Will your pet feel pain? Once the veterinarian arrives, he may ask if you want your pet to be given sedatives, especially if your pet seems to be particularly anxious or in pain. Such sedatives may take about 15 minutes to take effect. An area in the pet's front forearm will be shaved to allow either a catheter or a needle to directly inject the solution.
How Do They Put a Pet Down?
The euthanasia solution is a very bright color so veterinarians will never mistake it with any other injectable solution. The most common solution consists of pentobarbital, a liquid barbiturate commonly used during surgery. This will be, however, an overdose amount, allowing the dog or cat to drift into an anesthesia-like sleep that will ultimately halt the breathing and cause cardiac arrest. Because this solution has an anesthetic effect, the pet will be unconscious and pain-free. The barbiturate will depresse the central nervous system, causing the pet to sleep (thus the terminology "put to sleep.")
This solution is injected into a vein. The only pain the pet will feel is indeed the needle. The solution acts pretty quickly: Most pets will take a deep breath and become unconscious within ten seconds, just as a person falls to sleep counting backwards during surgery. The vet will then use a stethoscope to verify the absence of a heartbeat, confirming therefore that the pet has passed to a "better life."
In some cases, the pet may have some involuntary muscle twitches or may urinate or defecate. These are just automatic nerve reflexes. The eyes will likely stay open, just as when anesthetized. These are very important aspects to consider as they may be disconcerting to the owner; for this reason, pet owners should be warned beforehand.
You will then be left alone with your pet if you wish. If your pet will be buried, the staff may put it in a large black bag for you. If you opted for cremation, once you leave, the pet's body will be wrapped in a black bag and stored in a big freezer until the cremation services arrive.
It usually takes an average of a week to ten days then for the ashes to return. Most hospitals will call once the remains arrive. Urns will vary in size depending on how large your pet was.
The euthanasia procedure is never an easy procedure. Even as a staff member, I often found myself in tears as I said goodbye to pets that had been longtime patients. I hope that this article has answered your questions and prepared you for what to expect. I offer my deepest sympathies, hoping that one day, we may all reunite with our furry friends over the "rainbow bridge."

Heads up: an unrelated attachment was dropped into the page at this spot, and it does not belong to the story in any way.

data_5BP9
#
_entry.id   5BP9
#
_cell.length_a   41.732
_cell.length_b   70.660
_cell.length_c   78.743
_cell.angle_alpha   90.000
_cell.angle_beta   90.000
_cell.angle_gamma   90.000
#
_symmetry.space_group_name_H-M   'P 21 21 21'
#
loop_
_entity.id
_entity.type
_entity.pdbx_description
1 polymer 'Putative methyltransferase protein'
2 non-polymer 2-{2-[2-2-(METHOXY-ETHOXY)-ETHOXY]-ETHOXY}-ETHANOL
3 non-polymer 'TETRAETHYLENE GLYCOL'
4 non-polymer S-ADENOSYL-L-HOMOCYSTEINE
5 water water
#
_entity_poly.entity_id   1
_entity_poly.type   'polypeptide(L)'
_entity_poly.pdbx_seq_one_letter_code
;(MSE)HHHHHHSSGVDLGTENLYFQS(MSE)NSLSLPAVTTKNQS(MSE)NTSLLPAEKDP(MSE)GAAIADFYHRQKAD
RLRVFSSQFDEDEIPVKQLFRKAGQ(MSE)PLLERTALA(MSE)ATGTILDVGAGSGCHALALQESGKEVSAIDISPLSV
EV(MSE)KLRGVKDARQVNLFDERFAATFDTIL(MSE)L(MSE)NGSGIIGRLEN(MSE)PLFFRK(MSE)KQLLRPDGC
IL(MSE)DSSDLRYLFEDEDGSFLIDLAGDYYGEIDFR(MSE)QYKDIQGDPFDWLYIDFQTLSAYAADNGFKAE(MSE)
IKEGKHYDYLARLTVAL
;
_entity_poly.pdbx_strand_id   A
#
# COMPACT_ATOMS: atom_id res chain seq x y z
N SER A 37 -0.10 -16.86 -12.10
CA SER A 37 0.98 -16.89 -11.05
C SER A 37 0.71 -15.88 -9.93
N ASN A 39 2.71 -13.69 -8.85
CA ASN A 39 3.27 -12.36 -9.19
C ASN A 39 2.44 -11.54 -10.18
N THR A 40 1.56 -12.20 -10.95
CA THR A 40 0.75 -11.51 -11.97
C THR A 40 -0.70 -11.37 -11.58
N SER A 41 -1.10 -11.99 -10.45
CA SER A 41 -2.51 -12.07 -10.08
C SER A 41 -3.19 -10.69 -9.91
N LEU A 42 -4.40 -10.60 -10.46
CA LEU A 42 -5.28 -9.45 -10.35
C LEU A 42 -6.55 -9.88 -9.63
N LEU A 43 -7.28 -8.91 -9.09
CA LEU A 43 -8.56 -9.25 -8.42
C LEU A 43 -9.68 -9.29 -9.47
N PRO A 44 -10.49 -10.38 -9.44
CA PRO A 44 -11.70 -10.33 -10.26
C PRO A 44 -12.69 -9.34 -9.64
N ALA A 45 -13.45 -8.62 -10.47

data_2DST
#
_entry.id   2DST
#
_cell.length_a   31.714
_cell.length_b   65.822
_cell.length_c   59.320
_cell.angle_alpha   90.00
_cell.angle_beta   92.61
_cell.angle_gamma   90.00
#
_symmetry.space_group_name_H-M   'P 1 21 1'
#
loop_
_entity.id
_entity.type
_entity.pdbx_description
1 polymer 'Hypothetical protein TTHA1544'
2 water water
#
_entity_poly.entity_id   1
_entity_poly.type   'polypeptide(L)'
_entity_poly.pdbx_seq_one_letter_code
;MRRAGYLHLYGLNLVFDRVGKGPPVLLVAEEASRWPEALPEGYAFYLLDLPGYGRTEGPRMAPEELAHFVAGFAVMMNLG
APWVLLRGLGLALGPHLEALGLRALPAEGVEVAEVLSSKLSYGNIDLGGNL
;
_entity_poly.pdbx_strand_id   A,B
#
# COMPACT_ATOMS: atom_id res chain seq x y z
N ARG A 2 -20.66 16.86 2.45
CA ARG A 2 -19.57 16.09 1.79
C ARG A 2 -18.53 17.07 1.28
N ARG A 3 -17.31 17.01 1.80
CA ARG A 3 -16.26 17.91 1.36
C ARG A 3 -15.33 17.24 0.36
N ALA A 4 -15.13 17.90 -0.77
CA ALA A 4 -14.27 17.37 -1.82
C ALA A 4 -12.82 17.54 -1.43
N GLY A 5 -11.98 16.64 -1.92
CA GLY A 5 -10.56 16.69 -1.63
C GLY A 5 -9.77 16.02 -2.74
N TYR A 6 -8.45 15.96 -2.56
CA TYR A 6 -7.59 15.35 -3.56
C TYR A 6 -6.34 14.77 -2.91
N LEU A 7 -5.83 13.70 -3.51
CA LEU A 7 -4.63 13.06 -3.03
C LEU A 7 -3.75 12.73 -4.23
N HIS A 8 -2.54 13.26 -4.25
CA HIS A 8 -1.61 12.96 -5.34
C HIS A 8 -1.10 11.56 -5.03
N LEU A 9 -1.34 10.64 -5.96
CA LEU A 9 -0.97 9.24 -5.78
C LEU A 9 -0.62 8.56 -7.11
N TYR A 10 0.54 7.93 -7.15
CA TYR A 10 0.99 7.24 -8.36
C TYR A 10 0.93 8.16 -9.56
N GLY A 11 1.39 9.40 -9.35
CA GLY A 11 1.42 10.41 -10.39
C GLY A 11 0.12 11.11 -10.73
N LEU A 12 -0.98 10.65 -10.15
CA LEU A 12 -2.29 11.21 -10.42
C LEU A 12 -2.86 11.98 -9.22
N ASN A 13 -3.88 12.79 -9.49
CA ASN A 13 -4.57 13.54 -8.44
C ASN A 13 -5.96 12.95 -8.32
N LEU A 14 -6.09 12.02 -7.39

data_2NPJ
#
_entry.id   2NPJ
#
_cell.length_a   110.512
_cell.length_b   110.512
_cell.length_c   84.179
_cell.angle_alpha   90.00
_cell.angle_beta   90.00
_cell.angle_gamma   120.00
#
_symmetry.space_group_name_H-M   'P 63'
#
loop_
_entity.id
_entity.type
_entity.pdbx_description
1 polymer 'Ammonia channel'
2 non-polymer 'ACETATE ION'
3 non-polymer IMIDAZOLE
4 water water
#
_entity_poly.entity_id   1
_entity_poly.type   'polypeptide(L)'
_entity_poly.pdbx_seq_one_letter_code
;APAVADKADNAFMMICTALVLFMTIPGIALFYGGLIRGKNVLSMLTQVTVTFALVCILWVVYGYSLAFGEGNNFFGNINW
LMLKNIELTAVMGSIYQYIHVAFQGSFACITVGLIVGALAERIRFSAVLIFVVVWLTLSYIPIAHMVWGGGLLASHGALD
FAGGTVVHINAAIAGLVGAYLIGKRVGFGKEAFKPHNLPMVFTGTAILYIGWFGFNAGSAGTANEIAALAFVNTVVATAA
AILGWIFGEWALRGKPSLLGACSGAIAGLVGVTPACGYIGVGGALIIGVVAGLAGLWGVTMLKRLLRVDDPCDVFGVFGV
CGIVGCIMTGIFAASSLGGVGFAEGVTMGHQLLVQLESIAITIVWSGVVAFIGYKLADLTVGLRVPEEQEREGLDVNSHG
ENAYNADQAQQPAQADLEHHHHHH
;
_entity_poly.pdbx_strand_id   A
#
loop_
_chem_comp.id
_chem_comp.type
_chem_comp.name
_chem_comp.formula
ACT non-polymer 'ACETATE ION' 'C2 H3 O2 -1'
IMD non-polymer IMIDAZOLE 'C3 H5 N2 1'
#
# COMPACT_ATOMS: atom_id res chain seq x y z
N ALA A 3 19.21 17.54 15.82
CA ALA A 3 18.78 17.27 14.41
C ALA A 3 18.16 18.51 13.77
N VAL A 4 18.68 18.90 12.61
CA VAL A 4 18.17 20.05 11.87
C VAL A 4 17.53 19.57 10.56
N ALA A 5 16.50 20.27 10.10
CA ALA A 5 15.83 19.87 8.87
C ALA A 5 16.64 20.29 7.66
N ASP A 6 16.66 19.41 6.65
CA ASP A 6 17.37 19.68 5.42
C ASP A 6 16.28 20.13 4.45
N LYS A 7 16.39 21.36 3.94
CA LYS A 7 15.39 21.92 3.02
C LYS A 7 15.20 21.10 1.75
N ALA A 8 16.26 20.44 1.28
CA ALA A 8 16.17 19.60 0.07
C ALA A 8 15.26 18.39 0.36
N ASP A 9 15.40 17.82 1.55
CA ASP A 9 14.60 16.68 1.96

For Further Reading
- Picking up Your Dog's Ashes Is a Difficult Time
Your vet's office will call you when it's time to pick up the "cremains," but picking up your deceased dog's ashes is quite a difficult time that many dog owners struggle with.
What Happens When Pets Die
The Rainbow Bridge Poem (Author Unknown)
Just this side of heaven is a place called Rainbow Bridge.
When an animal dies that has been especially close to someone here, that pet goes to Rainbow Bridge. There are meadows and hills for all of our special friends so they can run and play together. There is plenty of food, water, and sunshine, and our friends are warm and comfortable.
All the animals who had been ill and old are restored to health and vigor. Those who were hurt or maimed are made whole and strong again, just as we remember them in our dreams of days and times gone by. The animals are happy and content, except for one small thing; they each miss someone very special to them, who had to be left behind.
They all run and play together, but the day comes when one suddenly stops and looks into the distance. His bright eyes are intent. His eager body quivers. Suddenly he begins to run from the group, flying over the green grass, his legs carrying him faster and faster.
You have been spotted, and when you and your special friend finally meet, you cling together in joyous reunion, never to be parted again. The happy kisses rain upon your face; your hands again caress the beloved head, and you look once more into the trusting eyes of your pet, so long gone from your life but never absent from your heart.
Then you cross Rainbow Bridge together....
This article is accurate and true to the best of the author’s knowledge. It is not meant to substitute for diagnosis, prognosis, treatment, prescription, or formal and individualized advice from a veterinary medical professional. Animals exhibiting signs and symptoms of distress should be seen by a veterinarian immediately.
Questions & Answers
How many people are allowed in the room when you're putting your dog down?
I don't think there's a problem having up to 4-5 people in the room. I guess it's a matter of space and the vet and vet techs being able to move around comfortably. Best to give a call and double check. If there are drivers/friends to accompany, they often can just wait in the waiting room.Helpful 6
- Helpful 1
© 2009 Adrienne Janet Farricelli